Another excellent quality of Susan is her commitment to the environment and conservation of our scarce resources. She is a graduate of the Institute for Georgia Environmental Leadership. For example, Susan expanded DeKalb County’s parkland and greenspace by over 1,000 acres. As Clarkston grows our available parks, maintains our existing nature preserves, and balances development while preserving our urban tree canopy, we need leaders like Susan to create policies to accomplish these goals.
It is my honor to support Susan Hood for Clarkston City Council and respectfully encourage you to vote for Susan Hood on November 2nd or in early voting.
– Beverly H. Burks, Mayor, Clarkston
Dear Tucker Observer,
As a native of Clarkston and former city council member, I know what it takes to do the job and I see in Susan Hood all those qualities. She is committed to making our city the best it can be and she will listen to all citizens. She will use her knowledge and experience to solve problems and move our city forward.
Susan is on several key city boards and committees and has already had a positive impact on the city. She also devotes a lot of time helping residents organize, to understand their rights and how to make their voices heard by elected officials.
She is a champion for open government and the rights of citizens. She spoke up when residents weren’t notified about a large development proposed for their neighborhood. (Her recommendation to begin requiring written notice by the city to near-by property owners in such cases was added to the city’s code.) She organized a community forum on zoning and land use planning. And she helped lead a successful citizen campaign to ensure that the city’s zoning code rewrite was done by a professional firm.
I am so glad Susan is running for city council. I can’t think of anyone better for the job.
– Pat Davis Morris
1) Why are you running for this office?
I am driven by a desire to help my community, to make a difference in the lives of its citizens, to bring positive change to the city, and to ensure that all residents live in a safe, thriving community.
2) What makes you a better candidate than your opponents?
As a community activist, I have committed my time and experience, gained over a 20+ year career in local government, to help residents organize, understand how government functions and how to empower themselves. As a result, residents have made significant and positive impacts on council decisions, including a successful, citizen-led campaign for council to hire a professional firm to update our zoning code, and reject a proposed approach that did not rely on professionals. I believe strongly that residents’ voices must be heard and if elected I will continue to seek ways to empower them.
3) If elected, what are your top two or three priorities?
Smart growth - economic and residential - that reflects the character of our city; programs to help residents become first time homeowners here, and to assist those at risk of losing their homes; enhancing public safety through community policing, adding officers, and using technology to augment service levels; and quality-of-life improvements such as sidewalks, bike trail connections, park improvements and ensuring compliance with health and safety codes in apartment developments.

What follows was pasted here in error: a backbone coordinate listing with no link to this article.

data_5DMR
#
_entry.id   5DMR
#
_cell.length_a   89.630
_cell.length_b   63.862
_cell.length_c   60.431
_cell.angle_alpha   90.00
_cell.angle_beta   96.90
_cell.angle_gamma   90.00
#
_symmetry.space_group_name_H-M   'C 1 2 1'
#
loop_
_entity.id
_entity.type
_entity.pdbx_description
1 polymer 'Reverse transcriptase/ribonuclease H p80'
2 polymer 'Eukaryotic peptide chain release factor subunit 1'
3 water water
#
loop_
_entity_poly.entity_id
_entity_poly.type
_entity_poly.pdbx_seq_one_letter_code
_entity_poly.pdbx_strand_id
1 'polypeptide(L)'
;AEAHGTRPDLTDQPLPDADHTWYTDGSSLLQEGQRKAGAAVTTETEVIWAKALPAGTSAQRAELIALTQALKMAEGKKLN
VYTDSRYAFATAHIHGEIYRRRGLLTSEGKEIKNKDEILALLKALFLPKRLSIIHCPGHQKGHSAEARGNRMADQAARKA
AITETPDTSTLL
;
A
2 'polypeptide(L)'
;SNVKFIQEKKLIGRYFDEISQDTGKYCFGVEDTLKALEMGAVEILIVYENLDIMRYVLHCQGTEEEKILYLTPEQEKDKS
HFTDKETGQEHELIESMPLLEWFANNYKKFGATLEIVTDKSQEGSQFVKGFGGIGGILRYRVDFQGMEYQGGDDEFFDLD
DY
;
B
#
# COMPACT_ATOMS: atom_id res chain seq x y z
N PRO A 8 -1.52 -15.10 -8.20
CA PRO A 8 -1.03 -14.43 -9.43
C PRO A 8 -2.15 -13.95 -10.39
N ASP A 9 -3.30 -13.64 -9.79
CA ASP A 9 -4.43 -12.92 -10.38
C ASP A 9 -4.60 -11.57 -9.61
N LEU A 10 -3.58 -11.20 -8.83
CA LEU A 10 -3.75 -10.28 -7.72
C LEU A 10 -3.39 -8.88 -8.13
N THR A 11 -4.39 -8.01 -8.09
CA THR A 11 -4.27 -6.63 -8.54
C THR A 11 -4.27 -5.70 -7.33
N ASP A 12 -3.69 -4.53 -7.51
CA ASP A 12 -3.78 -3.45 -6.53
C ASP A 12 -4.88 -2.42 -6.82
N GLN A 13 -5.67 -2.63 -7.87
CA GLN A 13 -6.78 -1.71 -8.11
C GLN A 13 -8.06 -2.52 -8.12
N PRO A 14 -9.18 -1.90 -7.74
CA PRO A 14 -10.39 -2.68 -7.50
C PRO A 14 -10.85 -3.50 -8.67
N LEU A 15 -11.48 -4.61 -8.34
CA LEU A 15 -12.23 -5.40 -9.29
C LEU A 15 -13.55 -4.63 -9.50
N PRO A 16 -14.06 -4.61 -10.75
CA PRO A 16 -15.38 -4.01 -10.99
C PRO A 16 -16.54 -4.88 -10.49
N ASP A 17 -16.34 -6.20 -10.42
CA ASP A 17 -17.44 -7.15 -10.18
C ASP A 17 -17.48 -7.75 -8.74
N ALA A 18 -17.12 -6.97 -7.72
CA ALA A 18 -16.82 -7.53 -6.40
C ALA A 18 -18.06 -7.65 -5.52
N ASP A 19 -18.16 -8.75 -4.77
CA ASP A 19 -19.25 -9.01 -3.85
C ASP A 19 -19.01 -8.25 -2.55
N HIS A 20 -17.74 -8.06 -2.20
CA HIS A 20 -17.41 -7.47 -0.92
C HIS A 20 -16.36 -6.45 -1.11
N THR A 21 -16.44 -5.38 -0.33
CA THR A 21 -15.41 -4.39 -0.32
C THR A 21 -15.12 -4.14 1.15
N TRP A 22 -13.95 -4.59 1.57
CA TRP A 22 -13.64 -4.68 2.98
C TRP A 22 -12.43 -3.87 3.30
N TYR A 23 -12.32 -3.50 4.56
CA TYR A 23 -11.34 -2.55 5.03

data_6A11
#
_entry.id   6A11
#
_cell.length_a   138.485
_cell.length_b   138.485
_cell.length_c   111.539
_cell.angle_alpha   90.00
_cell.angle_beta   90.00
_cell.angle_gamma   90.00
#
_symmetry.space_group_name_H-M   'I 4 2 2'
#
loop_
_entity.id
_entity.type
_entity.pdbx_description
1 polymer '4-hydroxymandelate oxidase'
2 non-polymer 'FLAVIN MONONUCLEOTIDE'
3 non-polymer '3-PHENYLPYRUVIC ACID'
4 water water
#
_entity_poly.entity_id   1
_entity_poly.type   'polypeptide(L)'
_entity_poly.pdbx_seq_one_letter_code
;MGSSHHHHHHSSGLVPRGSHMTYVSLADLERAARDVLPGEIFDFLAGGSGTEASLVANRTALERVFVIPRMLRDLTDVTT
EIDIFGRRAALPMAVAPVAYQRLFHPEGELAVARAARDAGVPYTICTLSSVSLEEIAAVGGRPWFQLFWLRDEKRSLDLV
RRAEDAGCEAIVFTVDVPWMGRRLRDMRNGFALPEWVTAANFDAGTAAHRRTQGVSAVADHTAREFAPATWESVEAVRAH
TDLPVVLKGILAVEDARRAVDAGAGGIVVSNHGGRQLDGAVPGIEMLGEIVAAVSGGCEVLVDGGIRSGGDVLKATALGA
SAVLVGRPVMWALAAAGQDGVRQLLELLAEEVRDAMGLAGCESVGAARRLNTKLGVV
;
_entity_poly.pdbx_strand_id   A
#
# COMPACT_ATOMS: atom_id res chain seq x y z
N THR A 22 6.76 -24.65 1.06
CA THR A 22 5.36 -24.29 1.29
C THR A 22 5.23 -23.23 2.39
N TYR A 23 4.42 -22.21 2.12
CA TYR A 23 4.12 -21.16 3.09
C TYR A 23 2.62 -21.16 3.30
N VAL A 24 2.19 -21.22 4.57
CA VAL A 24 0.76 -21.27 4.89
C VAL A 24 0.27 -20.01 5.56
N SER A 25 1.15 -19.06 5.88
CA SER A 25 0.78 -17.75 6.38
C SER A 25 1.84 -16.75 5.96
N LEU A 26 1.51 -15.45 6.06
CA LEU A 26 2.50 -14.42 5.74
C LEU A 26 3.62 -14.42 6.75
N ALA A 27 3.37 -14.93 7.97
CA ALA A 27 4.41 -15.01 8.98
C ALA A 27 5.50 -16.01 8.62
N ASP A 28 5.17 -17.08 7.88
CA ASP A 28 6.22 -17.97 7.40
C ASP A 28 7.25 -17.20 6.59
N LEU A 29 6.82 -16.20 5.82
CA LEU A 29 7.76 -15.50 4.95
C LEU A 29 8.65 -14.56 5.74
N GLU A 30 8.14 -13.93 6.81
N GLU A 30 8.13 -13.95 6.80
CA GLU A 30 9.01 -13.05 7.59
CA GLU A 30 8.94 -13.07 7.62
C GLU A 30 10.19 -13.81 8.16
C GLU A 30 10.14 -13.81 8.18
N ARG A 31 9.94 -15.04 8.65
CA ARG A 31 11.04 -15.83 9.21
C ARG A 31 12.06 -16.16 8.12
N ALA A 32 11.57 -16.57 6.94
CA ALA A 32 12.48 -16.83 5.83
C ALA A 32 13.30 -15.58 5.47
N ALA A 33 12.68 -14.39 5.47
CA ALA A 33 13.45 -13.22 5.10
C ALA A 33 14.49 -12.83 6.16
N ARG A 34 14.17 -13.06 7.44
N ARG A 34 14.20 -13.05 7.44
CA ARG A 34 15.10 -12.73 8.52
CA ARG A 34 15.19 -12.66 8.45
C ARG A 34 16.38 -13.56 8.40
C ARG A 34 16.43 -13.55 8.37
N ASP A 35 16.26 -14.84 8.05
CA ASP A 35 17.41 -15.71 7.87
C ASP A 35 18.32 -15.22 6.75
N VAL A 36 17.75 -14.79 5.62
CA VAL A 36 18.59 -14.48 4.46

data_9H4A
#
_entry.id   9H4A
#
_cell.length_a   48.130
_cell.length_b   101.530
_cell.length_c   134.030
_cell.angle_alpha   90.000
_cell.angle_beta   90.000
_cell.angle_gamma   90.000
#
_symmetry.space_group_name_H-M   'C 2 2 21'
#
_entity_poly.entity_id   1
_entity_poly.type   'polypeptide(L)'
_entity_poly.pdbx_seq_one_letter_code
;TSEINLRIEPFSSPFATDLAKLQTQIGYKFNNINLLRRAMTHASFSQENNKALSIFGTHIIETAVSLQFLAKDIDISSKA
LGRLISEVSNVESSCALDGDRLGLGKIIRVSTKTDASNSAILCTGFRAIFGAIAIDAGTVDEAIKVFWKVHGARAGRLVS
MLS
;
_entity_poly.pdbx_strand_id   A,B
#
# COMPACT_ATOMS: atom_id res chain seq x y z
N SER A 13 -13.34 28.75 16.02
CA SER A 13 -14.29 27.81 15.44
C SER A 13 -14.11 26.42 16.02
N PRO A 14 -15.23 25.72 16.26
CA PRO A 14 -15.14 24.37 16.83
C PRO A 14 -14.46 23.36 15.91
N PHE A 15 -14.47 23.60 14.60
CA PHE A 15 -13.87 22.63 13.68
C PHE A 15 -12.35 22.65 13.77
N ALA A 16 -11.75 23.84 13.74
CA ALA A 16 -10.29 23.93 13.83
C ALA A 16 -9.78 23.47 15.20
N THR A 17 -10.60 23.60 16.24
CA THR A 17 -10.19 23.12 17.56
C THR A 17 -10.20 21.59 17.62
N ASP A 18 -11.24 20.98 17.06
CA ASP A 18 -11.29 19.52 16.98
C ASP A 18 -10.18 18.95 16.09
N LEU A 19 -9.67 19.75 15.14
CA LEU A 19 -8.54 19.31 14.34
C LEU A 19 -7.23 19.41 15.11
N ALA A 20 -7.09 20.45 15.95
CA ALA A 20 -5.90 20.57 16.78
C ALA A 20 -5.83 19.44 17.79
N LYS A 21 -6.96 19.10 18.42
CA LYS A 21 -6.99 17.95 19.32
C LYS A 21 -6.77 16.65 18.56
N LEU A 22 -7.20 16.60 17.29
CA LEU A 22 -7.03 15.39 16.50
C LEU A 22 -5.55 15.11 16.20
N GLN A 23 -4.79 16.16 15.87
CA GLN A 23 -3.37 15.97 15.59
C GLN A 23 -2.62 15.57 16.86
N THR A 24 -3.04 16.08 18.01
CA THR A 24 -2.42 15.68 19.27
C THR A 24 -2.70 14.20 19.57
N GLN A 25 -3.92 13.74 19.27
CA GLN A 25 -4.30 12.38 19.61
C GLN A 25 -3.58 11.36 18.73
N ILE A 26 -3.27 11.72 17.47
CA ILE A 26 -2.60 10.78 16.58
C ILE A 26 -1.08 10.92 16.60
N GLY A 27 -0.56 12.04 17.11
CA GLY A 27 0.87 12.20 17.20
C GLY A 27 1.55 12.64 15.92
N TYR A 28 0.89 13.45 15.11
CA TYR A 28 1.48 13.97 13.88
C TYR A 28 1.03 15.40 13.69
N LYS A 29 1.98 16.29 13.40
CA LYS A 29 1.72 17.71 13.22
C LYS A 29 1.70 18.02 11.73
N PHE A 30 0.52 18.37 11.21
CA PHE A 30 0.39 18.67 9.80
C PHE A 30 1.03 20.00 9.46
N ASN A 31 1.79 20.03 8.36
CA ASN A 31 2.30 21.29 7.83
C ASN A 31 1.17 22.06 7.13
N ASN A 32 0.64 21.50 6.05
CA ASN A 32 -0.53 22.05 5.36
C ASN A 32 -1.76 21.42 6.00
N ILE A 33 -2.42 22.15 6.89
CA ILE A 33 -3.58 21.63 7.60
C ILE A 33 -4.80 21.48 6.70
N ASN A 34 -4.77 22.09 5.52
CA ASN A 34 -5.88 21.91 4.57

4) In your opinion, what are the most important issues facing Clarkston?
Ensuring that new development both economic and residential benefits residents and recognizes the unique character of our city; enhancing public safety and quality of life; protecting our environment; supporting low-income residents through partnerships for job training and greater access to job opportunities.
5) What is your current opinion of the Clarkston Police Department and are there any changes you would advocate for if you are elected?
We have a responsive and professional police force. We need to continue funding additional officers; enhance our community outreach; use technology to augment service levels; offer programs for at-risk youth; and develop protocols for responding to situations that are best addressed by mental health professionals.
6) What is your opinion of Clarkston’s current city manager?
This question had been changed to what characteristics our next CM should have. Broad management experience in a small city, preferably one with a diverse population; experience creating city budgets; excellent communication skills; and preferably someone familiar with Georgia’s rules and regulations.
7) Racial justice and diversity have been points of conversation over the last year. What will you do to promote racial justice and diversity in the city of Clarkston?
City council created an advisory committee to address this, so we are moving in the right direction. As a councilmember I will sponsor public forums and discussion groups so residents and councilmembers can learn how issues of racial justice and diversity affect the members of our community and will use this information as a guide to develop programs to address this.